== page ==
Know your medicine

KNOW YOUR MEDICINES 

  1. What is medicine?

    Medicines are chemical substances that are used for treatment, prevention and diagnosing diseases. There are medicines that you can buy "over-the-counter" at the pharmacy or supermarkets as well as those you get from your doctor. If used properly medicine will help you to overcome or control your medical problem. Repeated studies have shown that as many as 50% of patients do not take their medicine properly.

    It is important to know what your medicine is called and what it looks like. Some medicine may look the same although they have different names and uses. Medicine can be prescribed by its brand name or chemical name. If you are doubtful, check with your doctor or pharmacist.

  2. Before using your medicine.

  1. Giving information.

    Everyone is different and the pharmacist will need to know some facts about you before he/she can give the right advice. Therefore, before you obtain any medicine, tell your doctor or pharmacist the following information:

  • What are the symptoms that you have and how long they have occurred.

  • If you have seen any health care provider

  • All the medicines and dietary supplements you are taking or have taken recently, including prescription and non-prescription medicine.

  • Any allergies and sensitivities to medicine, food or other substances.

  • Your smoking, drinking and exercise habits.

  • Any special diet you are on: low sugar, low-salt or a diet to lose or gain weight

  • If you are pregnant, plan to become pregnant or if you are breast feeding

  • Family history of illness(es).

  1. Read the label.

    The label on your medicine envelope or bottle contains important information. Your label may look different but it will show:

  1. Your name

  2. The name of the medicine and its strength

  3. Instructions on how to take your medicine

example:

  • the amount and frequency to be taken

  • before, with or after food

  • other special precautions for example, do not take any alcohol with this medicine.

As a general rule, take your medicine immediately after food. This helps you to remember when to take your medicine and to avoid getting an upset stomach. Some medicine, e.g. PENICILLIN need to be taken on an empty stomach as food interferes with their absorption. If in doubt, ask your pharmacist.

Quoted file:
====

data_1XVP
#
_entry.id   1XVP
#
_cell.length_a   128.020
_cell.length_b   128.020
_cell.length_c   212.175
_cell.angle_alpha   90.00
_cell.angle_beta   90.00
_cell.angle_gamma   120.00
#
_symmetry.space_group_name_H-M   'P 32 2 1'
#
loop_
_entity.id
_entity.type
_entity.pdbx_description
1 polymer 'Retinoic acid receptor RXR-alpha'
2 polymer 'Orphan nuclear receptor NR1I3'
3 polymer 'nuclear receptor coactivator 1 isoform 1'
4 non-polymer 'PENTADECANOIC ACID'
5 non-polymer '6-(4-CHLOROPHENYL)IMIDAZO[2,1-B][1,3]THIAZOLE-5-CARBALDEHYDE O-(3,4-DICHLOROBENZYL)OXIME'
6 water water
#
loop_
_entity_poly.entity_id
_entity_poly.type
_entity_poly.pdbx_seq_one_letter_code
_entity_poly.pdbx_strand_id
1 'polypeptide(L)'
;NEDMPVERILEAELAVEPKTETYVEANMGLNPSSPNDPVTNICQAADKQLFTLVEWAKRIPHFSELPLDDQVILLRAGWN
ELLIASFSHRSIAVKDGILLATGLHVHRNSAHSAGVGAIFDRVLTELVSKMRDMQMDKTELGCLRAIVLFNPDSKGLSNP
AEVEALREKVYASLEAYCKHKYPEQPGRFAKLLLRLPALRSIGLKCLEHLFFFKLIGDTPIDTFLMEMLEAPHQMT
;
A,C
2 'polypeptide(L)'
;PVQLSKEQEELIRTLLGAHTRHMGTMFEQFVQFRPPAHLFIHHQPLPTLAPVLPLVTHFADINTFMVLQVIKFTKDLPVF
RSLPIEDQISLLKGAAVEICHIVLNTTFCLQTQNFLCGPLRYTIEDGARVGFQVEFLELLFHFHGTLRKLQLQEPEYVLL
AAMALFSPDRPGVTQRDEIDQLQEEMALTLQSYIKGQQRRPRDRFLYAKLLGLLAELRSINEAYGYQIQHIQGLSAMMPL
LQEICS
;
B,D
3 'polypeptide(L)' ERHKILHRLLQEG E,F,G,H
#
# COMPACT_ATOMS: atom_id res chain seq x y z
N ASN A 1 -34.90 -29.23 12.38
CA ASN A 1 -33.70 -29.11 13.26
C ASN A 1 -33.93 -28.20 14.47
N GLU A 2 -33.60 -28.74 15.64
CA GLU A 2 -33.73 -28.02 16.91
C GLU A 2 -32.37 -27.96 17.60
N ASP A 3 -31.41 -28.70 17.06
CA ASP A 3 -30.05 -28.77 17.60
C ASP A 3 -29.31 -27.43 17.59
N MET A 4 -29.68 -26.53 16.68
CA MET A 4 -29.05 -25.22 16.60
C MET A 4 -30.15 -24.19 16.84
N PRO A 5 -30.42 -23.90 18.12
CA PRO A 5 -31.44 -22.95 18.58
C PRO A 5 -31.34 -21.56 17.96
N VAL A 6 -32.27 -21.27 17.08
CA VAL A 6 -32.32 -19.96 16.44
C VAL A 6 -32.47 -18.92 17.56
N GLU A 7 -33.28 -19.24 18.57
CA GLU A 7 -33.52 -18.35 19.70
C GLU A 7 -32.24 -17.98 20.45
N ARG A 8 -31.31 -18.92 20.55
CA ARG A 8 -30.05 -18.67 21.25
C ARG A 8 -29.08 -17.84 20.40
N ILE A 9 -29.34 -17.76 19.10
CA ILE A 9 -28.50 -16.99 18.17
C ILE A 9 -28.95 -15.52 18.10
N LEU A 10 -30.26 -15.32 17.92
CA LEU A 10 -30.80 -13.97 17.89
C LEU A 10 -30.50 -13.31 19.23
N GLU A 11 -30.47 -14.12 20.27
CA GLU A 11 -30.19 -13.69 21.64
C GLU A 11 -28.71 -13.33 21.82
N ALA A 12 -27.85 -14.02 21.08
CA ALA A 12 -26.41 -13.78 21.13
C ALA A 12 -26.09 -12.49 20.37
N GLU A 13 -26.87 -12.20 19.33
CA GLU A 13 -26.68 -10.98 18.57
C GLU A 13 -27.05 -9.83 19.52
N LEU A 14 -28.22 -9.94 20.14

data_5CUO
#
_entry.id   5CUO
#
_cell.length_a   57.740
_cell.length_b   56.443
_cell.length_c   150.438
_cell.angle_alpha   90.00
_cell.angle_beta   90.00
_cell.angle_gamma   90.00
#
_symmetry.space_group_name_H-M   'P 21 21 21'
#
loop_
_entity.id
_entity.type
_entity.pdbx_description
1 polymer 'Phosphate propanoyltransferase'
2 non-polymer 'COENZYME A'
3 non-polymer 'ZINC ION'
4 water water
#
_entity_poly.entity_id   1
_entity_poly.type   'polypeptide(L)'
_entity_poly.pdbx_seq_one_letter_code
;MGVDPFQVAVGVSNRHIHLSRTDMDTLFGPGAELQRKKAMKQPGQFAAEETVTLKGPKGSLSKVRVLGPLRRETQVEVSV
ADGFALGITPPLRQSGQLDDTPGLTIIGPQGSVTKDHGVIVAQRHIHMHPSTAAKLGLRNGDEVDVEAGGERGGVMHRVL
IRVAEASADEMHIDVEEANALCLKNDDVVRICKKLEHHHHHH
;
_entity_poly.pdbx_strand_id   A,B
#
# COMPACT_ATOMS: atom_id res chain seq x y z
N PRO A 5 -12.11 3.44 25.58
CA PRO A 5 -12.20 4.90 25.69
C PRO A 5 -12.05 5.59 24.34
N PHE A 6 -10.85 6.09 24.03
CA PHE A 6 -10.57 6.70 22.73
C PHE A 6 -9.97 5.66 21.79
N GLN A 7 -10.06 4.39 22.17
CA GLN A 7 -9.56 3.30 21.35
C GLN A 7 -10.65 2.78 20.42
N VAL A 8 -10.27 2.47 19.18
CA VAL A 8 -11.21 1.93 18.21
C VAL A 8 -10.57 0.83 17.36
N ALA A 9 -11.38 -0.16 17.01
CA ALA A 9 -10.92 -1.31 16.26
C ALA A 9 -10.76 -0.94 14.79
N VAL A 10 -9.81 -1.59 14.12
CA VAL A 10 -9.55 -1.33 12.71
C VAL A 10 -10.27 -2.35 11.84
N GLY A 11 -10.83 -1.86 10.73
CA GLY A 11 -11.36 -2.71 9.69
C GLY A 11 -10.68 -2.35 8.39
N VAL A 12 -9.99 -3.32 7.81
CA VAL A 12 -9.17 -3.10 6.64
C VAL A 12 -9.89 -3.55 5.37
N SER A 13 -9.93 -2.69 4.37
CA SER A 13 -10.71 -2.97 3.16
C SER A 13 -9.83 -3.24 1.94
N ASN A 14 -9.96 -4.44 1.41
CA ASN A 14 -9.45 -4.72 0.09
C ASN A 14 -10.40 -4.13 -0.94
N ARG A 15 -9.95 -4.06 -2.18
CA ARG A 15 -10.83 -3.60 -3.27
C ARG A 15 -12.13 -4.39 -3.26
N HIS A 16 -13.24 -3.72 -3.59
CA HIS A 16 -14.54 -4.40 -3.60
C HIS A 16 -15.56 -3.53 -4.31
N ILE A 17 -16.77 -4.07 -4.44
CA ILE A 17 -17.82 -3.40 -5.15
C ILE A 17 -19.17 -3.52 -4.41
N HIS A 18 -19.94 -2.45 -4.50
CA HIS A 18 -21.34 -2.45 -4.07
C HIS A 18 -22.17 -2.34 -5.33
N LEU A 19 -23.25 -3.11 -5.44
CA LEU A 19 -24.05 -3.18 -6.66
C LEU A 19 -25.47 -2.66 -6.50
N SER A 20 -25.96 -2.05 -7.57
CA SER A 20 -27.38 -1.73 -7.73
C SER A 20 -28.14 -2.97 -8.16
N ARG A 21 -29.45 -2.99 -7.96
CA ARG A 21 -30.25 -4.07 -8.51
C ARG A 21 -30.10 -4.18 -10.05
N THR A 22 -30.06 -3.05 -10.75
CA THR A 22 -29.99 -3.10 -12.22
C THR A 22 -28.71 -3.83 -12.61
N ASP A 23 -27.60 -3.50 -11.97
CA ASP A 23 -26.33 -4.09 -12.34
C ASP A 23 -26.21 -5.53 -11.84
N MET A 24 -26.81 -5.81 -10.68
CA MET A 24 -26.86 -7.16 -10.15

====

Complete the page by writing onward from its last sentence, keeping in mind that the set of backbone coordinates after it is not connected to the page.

The instruction on the label are not just a rough guide but must be followed carefully. For example:

  1. TAKE BEFORE MEALS

    This means about one hour before a meal and NOT two minutes before. Some medicines need to be absorbed into your system quickly so that they can act at full strength. Some of the effects of the medicine could be lost or delayed with presence of food. If you forget to take it at this time, it is probably better to take it 2 hours after meal than rather not at all.

  2. TAKE AFTER MEALS

    Some medicine can upset or irritate your stomach. To minimize this, the label may tell you to take your medicines within five to ten minutes after meals.

  3. TAKE WITH WATER

    Instructions to take with water means a full glass of water. This will prevent tablets or capsules sticking into your throat. Do not substitute with other fluids without checking with your pharmacist or doctor.

  4. TO BE SWALLOWED WHOLE, NOT CHEWED

    Some tablets or capsules have special coating that stay in place as they travel through your stomach. The coating then dissolves in the intestine to release the medicine where it can best be absorbed without irritating your stomach. Other types of coating allow medicines to be released gradually throughout the day. Chewing would destroy these features.

  5. TAKE WITH OR AFTER FOOD

    Some medicine can irritate the stomach lining. To protect the stomach these medicine should be taken with or after food.

  6. TAKE AT REGULAR INTERVALS, COMPLETE THE COURSE

    When you are taking antibiotics for an infection , you often feel better after just a day or two. However, the germs could still be there, ready to multiply if you stop the medicine. By taking regular doses and finishing the course, you maintain the antibiotic levels in your system to make sure none of the germs get away. Otherwise the germs could become resistant to the medicine and make you ill again.

  7. MAY CAUSE DROWSINESS. IF AFFECTED DO NOT DRIVE OR OPERATE MACHINERY

    Some medicine can make you feel too tired to drive or use machines safely.Check with the pharmacist if you are not sure whether the medicine you are taking can cause this problem.

  8. NEVER TAKE YOUR MEDICINE IN THE DARK EVEN IF YOU BELIEVE YOU KNOW EXACTLY WHERE TO FIND THEM